Yamiche Alcindor, USA TODAY
SANFORD, Fla. -- In its opening statement in the Travyon Martin murder trial, the prosecution Monday portrayed defendant George Zimmerman as a trigger-happy, police wannabe who saw the teenager as a suspicious person and considered it his right to "rid the neighborhood of anyone that he believed didn't belong."
"The truth about the murder of Trayvon Martin is going to come directly from his mouth, from those hate-filled words that he used to describe a perfect stranger and from the lies that he told to the police to try to justify his actions," prosecutor John Guy told the six-woman jury.
Guy moved quickly to try to jolt the jurors by using the "f-word" followed by "punks" in quoting from Zimmerman's conversation by cellphone with a police dispatcher as he followed the unarmed teenager through the gated community where he lived.
In their opening statement in the high profile case, Zimmerman's defense attorneys said that the neighborhood watch volunteer shot Martin in self-defense. Defense attorney Don West told jurors that Zimmerman was being viciously attacked when he shot the 17-year-old Miami-area teen.
Zimmerman has pleaded not guilty to second-degree murder in the fatal shooting of Martin on Feb. 26, 2012, in Sanford, Fla.
Prosecutors say Zimmerman acted "imminently dangerous" and demonstrated a "depraved mind without regard for human life" -- Florida's definition of second-degree murder.
A 911 call that recorded screaming and the gunshot will be a key part of the trial. However, Circuit Judge Debra Nelson ruled Saturday that prosecution experts who said the voice screaming was Trayvon's will not be allowed to testify. Witnesses familiar with the voices of Zimmerman and Trayvon can testify to whom they believe is screaming, the judge ruled. That means Trayvon's and Zimmerman's families may testify.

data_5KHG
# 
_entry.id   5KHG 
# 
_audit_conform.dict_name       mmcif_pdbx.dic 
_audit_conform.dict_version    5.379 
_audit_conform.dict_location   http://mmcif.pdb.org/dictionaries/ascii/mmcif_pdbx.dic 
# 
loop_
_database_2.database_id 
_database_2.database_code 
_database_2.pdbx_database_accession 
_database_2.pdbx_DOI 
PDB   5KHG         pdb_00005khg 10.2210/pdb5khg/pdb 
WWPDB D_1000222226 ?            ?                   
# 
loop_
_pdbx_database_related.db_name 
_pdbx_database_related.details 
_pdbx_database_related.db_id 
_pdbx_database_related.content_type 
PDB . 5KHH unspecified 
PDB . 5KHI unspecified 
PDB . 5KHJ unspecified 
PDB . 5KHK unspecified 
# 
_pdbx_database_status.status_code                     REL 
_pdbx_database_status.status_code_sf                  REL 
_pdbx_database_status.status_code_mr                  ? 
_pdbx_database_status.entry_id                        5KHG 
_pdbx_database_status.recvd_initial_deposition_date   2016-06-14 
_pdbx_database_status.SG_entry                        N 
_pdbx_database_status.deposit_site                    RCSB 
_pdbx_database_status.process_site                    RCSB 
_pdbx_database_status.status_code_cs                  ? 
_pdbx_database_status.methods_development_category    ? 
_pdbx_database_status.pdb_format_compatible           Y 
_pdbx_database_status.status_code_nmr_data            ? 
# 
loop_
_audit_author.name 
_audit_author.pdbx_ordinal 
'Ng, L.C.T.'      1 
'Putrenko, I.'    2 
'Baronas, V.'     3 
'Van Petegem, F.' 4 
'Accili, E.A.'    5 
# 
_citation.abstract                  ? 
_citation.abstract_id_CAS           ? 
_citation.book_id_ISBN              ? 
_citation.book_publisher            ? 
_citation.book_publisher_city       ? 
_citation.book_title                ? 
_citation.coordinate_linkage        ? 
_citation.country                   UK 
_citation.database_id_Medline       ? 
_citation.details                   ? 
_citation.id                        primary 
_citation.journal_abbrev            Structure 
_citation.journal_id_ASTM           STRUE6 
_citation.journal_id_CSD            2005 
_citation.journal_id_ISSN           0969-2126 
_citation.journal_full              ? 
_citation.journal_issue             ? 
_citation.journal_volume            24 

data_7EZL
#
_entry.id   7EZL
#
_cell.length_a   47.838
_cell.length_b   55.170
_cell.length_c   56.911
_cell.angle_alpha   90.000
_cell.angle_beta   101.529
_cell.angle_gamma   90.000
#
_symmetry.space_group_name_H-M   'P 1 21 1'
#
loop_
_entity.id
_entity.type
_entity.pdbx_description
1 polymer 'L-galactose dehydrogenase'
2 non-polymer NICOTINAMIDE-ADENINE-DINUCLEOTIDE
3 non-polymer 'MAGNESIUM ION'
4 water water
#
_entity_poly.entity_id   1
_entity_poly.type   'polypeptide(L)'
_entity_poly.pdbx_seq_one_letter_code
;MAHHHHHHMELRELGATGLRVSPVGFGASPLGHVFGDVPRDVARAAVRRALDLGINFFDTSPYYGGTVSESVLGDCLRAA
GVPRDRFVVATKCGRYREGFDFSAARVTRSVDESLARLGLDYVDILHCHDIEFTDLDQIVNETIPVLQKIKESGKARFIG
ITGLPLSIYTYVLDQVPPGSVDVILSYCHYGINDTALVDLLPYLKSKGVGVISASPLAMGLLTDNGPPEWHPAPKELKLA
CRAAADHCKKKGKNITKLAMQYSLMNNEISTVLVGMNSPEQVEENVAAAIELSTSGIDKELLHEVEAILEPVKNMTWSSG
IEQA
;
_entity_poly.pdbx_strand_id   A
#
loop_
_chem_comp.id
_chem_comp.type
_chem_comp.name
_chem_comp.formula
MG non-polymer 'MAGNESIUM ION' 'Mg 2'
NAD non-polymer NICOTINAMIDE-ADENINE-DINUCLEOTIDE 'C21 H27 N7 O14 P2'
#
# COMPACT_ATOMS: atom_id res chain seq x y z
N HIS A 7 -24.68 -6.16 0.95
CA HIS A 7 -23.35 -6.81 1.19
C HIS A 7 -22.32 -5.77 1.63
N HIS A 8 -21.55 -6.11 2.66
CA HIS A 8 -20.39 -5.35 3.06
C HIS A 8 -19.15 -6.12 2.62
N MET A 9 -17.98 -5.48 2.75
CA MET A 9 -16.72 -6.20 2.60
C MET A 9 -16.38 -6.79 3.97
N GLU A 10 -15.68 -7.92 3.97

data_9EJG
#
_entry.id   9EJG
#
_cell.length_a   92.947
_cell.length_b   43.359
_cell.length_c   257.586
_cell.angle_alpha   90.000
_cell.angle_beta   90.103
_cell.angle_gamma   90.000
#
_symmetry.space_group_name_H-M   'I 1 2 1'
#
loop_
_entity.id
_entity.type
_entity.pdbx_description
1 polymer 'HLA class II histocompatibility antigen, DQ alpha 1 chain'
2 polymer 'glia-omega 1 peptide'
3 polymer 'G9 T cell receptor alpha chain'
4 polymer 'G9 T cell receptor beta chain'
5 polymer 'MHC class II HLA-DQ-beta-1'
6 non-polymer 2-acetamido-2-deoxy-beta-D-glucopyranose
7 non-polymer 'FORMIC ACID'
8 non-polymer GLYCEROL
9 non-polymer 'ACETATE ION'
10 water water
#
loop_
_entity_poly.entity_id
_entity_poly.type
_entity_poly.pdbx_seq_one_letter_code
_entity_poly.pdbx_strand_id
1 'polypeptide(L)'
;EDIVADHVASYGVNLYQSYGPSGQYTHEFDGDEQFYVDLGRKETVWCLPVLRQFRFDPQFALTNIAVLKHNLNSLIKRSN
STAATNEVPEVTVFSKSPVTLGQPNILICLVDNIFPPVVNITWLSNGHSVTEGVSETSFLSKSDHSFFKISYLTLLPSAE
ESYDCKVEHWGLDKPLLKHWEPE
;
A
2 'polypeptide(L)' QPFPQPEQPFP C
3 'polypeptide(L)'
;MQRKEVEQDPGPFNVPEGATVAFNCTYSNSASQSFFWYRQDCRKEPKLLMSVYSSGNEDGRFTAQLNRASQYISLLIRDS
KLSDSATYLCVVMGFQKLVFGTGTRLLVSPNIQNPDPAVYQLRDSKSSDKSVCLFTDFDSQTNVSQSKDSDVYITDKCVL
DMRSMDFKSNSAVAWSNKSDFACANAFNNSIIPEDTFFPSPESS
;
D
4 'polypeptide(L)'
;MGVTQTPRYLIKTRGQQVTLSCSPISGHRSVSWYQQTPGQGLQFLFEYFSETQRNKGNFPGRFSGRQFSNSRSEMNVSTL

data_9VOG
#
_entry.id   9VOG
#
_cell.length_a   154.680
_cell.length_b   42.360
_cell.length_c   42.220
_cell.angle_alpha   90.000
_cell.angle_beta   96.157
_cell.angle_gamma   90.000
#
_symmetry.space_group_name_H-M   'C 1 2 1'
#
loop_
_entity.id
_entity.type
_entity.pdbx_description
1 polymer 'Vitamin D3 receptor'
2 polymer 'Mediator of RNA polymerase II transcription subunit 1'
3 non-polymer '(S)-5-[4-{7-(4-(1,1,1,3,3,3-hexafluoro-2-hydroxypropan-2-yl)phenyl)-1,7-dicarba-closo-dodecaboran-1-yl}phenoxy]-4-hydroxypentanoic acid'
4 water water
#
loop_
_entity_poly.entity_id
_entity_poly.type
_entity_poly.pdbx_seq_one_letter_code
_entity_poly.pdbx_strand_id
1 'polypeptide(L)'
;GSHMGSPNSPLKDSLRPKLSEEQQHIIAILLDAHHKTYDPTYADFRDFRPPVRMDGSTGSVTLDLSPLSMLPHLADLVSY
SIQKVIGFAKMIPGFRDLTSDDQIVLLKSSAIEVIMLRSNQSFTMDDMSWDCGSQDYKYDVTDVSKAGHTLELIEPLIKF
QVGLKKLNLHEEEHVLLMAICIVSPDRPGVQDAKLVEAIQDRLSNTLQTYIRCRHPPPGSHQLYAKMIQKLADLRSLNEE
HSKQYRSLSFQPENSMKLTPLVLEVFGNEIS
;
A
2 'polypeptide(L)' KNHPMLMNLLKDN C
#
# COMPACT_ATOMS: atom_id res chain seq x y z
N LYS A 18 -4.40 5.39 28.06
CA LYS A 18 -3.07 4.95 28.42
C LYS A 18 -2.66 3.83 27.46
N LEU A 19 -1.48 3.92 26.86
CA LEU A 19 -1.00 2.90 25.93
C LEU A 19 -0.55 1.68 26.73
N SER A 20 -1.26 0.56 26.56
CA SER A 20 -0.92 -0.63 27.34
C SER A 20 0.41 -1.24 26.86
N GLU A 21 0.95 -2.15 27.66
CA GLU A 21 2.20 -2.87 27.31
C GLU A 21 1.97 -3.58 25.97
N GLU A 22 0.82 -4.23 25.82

In his opening statement, prosecutor Guy called the killing a "product of two worlds colliding."
One world, he said, was a boy visiting his father and walking home after buying a fruit drink and Skittles at a local convenience store.
In the other world, the prosecutor said, was a 28-year-old adult, a neighborhood watch coordinator, who was patrolling the area at night with a semi-automatic pistol tucked in his waistband in a "ready to fire position" with one live round in the chamber.
"When he saw Trayvon Martin, he didn't see a young man walking home," the prosecutor said. "As he told the (police) dispatcher, he saw someone that was 'real suspicious,' someone who looked like he was 'up to no good,' again, to use his word."
The prosecutor noted that in his conversation on a cellphone with the police dispatcher, he made the comments that "these a--holes, they always get away."
In explaining the state's case against Zimmerman, Guy, often pointing directly at Zimmerman, repeated those words several times saying Zimmerman wrongly profiled a teen walking home as a criminal.
"Those words were in his chest," Guy said. "Those words were in the defendant's heart before he pressed a pistol to Trayvon Martin's chest."
Guy said Zimmerman had spun a web of lies when he said Trayvon punched him, and knocked him down.
West, however, told jurors that Martin had thrown a "sucker punch" at Zimmerman after possibly hiding. "Trayvon Martin decided to confront George Zimmerman," West said. "The evidence will show this is a sad case," he said. "There are no monsters."